When Patrick Bailey died in a tragic skiing accident in Switzerland in February this year, the normally sedate world of country estate agency lost one its most engaging and dynamic characters. As a partner in Strutt & Parker and head of the firm’s Newbury office, Mr Bailey master-minded the recent acquisition of Lane Fox, a move designed to strengthen Strutt & Parker’s profile not only at the lucrative top end of the London house market, but also in key areas of the South-East and the Cotswolds.
It is ironic then, or nice timing, that Patrick Bailey’s much-loved family home, Hoe Benham Farmhouse, near Newbury, Berkshire, should come on to the market in this week’s Country Life, sporting Strutt & Parker’s trendy new livery, which was also unveiled this week. The prosperous hamlet of Hoe Benham sits quietly in rolling countryside four miles west of Newbury, and Mr Bailey is reputed to have sold every good house there at one time or another. In 1990, he bought secluded 18th-century Hoe Benham Farmhouse with a cottage, outbuildings and seven acres of land, extending and transforming it over the years into the ideal country-gentleman’s retreat. Hoe Benham has three good reception rooms, five bedrooms and three bathrooms, plus a cottage, a swimming pool, a tennis court, outbuildings and stabling, surrounded by gardens and paddocks. It is for sale through Strutt & Parker (01635 521707) at a guide price of £2.25 million.
‘Hoe Benham is the perfect property for anyone who wants to enjoy life in the country, but Patrick’s legendary hospitality will be a hard act to follow,’ warns lifelong friend and fellow estate agent George Windsor Clive.It is hard to imagine any 1960s country house being dubbed a ‘house of a lifetime’, but there are exceptions to every rule, and Jordleys at Goring-on-Thames, south Oxfordshire is one of them. Built in the early 1960s by ground-breaking architects Bicknell & Hamilton, Jordleys’ iconic curved contours were designed to blend seamlessly with its beautifully landscaped Thames-side gardens. It is a measure of John Bicknell’s conviction that he and his wife bought Jordleys when the original owner died some years later. The house is now being sold by Mr Bicknell’s widow by Strutt & Parker in Pangbourne (0118?984 5757). Offers over £1m are wanted for this intriguing house, which has two reception rooms, three bedrooms, a family bathroom, a kitchen and a studio annexe.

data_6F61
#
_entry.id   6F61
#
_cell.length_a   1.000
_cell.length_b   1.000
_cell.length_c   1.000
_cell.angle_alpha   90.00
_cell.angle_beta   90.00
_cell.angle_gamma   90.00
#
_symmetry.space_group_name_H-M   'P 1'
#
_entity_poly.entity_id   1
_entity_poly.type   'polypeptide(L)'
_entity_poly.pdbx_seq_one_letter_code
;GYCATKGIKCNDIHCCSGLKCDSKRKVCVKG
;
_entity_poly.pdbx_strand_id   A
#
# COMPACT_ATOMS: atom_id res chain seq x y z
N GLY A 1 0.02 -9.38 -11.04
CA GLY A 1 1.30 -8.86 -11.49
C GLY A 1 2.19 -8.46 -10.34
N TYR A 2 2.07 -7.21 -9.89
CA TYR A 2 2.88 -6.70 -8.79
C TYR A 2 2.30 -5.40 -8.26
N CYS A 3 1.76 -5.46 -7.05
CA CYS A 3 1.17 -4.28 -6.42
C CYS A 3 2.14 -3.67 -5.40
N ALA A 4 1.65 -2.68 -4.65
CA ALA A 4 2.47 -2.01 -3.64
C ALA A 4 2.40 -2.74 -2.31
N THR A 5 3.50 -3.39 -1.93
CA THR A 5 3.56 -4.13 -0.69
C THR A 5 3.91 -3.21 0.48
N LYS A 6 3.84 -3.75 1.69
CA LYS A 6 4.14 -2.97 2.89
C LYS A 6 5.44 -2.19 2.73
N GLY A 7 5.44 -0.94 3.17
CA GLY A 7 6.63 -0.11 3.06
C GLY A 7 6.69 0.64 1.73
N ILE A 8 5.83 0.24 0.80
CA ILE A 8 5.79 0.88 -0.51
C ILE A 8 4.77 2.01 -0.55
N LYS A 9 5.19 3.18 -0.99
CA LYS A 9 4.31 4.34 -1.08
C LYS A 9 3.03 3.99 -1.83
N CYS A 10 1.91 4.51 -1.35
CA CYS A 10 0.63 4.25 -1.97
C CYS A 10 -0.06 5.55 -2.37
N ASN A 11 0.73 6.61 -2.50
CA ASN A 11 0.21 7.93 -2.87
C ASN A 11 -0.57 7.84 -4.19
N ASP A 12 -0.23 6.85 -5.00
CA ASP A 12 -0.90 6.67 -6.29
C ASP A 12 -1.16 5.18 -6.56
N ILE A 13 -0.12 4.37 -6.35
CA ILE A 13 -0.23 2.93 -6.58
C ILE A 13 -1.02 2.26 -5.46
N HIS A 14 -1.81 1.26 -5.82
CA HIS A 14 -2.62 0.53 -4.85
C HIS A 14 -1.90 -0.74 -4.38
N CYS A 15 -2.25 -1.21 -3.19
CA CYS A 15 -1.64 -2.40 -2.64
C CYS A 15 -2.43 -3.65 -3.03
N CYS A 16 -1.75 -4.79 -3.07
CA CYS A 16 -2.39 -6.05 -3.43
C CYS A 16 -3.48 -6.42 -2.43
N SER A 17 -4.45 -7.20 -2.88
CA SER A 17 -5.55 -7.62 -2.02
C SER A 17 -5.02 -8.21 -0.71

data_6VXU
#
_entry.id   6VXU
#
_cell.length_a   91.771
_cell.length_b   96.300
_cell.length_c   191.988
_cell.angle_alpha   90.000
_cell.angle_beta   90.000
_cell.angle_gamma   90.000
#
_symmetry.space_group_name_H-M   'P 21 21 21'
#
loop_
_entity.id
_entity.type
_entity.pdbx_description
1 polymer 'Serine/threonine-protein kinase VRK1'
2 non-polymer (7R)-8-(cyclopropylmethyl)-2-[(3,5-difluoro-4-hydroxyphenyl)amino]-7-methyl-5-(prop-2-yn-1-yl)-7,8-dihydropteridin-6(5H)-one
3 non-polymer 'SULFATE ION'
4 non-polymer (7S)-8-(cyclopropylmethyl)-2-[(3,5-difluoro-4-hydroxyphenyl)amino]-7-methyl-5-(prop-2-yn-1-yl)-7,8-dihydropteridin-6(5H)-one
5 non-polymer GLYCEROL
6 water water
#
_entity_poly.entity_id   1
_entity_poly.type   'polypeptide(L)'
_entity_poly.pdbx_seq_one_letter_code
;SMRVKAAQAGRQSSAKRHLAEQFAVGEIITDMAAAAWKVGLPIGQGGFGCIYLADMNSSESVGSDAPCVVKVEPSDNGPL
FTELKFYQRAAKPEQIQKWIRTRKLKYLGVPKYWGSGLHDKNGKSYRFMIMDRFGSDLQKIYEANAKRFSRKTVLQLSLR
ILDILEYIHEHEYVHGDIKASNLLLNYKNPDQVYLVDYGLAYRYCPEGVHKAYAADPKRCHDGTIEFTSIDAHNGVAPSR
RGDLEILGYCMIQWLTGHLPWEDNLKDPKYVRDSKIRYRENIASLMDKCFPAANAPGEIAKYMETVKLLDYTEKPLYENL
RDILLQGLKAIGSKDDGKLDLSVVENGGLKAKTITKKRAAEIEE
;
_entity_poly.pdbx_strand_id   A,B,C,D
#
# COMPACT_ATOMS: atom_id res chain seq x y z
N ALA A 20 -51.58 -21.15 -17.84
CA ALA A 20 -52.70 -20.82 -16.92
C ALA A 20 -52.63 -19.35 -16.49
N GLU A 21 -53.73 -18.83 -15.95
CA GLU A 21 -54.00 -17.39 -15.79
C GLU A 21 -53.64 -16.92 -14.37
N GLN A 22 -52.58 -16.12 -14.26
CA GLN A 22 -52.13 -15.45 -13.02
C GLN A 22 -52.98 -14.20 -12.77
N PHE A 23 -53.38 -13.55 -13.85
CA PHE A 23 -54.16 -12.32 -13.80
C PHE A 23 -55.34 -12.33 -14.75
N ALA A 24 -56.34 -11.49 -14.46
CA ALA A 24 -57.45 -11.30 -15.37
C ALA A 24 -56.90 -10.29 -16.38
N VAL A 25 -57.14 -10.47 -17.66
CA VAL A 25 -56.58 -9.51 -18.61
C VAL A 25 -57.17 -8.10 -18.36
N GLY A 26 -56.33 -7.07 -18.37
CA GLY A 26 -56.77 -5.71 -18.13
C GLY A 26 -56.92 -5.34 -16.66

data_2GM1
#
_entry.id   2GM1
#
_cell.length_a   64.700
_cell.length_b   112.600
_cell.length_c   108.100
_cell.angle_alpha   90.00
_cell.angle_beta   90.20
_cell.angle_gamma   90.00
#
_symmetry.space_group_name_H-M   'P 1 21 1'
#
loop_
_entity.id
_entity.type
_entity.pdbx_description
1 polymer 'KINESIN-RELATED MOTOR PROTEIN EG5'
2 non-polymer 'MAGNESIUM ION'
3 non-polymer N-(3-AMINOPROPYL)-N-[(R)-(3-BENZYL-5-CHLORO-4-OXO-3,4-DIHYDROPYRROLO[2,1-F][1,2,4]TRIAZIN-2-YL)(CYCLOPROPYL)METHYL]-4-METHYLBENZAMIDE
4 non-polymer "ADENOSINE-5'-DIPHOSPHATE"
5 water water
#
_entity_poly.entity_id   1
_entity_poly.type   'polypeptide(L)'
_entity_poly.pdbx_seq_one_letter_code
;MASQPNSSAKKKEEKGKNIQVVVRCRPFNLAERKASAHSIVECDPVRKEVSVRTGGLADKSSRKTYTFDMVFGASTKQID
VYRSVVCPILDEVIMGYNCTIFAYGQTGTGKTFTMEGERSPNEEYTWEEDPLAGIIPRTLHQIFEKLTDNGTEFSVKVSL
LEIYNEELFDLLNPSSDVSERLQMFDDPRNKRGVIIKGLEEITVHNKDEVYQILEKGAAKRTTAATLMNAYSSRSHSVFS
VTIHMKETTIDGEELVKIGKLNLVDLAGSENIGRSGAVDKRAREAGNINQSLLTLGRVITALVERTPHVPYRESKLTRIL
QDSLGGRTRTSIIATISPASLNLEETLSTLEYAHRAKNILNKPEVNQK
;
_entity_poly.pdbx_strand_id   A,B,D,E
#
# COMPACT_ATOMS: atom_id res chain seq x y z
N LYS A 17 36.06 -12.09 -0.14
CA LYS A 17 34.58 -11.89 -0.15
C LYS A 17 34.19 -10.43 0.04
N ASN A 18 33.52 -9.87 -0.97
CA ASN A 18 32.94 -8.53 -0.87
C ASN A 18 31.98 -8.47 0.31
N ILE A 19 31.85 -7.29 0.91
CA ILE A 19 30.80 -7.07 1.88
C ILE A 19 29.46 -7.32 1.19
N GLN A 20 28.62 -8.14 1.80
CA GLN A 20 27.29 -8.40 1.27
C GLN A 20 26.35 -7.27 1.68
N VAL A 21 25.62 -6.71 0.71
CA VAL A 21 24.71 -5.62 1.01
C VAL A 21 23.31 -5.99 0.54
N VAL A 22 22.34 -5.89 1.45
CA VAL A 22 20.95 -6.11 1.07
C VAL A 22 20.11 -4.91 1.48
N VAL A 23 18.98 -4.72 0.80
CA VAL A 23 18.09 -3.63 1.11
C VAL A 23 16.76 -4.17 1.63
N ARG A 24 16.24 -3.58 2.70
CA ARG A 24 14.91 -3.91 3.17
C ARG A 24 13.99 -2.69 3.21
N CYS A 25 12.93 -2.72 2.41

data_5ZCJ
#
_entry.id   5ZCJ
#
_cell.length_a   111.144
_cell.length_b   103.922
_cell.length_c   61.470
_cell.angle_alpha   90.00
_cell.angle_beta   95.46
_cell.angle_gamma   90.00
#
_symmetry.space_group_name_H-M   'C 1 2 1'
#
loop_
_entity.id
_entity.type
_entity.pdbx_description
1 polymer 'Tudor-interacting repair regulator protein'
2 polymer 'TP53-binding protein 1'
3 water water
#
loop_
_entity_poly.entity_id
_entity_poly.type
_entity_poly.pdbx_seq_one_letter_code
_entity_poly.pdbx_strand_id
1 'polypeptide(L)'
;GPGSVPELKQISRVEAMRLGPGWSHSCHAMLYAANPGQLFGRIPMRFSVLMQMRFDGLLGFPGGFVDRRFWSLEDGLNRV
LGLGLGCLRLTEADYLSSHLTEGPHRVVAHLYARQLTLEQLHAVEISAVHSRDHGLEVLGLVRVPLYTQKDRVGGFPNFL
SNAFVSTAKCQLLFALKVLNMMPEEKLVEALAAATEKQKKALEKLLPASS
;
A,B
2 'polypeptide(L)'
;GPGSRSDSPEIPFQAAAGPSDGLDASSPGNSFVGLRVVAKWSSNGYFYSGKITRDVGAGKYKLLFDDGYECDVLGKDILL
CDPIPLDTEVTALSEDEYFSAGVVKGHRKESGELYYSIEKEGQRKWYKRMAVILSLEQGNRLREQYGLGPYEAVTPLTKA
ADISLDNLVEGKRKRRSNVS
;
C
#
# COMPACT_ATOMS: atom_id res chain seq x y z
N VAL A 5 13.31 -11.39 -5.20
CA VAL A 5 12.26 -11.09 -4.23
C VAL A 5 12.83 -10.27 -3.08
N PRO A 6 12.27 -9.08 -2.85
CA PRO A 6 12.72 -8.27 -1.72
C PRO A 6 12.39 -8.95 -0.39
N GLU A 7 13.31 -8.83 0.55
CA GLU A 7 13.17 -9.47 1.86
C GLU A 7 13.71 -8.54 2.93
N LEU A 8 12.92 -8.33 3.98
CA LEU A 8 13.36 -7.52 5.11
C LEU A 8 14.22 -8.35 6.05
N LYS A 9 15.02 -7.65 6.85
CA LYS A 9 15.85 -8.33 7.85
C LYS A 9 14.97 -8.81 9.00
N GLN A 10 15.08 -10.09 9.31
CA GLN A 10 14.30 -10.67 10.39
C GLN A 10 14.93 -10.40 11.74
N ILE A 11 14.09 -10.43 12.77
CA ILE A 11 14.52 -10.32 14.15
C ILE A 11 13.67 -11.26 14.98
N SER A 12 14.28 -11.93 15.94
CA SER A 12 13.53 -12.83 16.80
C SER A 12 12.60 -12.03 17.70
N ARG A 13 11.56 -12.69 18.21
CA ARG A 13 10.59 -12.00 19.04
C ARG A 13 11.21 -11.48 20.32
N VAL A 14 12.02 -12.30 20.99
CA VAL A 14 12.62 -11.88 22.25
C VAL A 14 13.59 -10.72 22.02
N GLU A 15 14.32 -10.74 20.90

The sale of idyllic Snapes Manor at Salcombe, south Devon, will solve the mystery of a lifetime for many locals, most of whom have never seen the inside of this landmark waterside house. ‘Not only is Snapes Manor listed Grade II* the most beautiful house on the Salcombe estuary, it sits at the end of a no-through road surrounded by National Trust land, and hasn’t been seen on the market for 40 years,’ enthuses Martin Lamb of Savills (01392 455755), who quotes a guide price of £7.5m for this ‘truly world-class marine jewel’. A knockout price which no doubt reflects not only the merits of the house itself, but its ‘jaw-dropping’ views of the estuary and its coveted private moorings and landing stage.
The original Snapes Manor dates from the 12th century, and the larger east wing is a Georgian addition from about 1784. Once the heart of a substantial estate, which was sold to the National Trust by its current owners some 15 years ago, the manor is still totally protected by its remaining 5.6 acres of exquisite grounds. With four grand reception rooms, a kitchen/breakfast room, two splendid bedroom suites, five further bedrooms and three bath/shower rooms, the house adapts equally well to family living or lavish entertaining. A three-bedroom cottage provides further guest or staff accommodation, and, to the rear of the main house, a 3,500sq ft courtyard of magnificent stone buildings has potential for office or other uses, subject to the usual planning consents.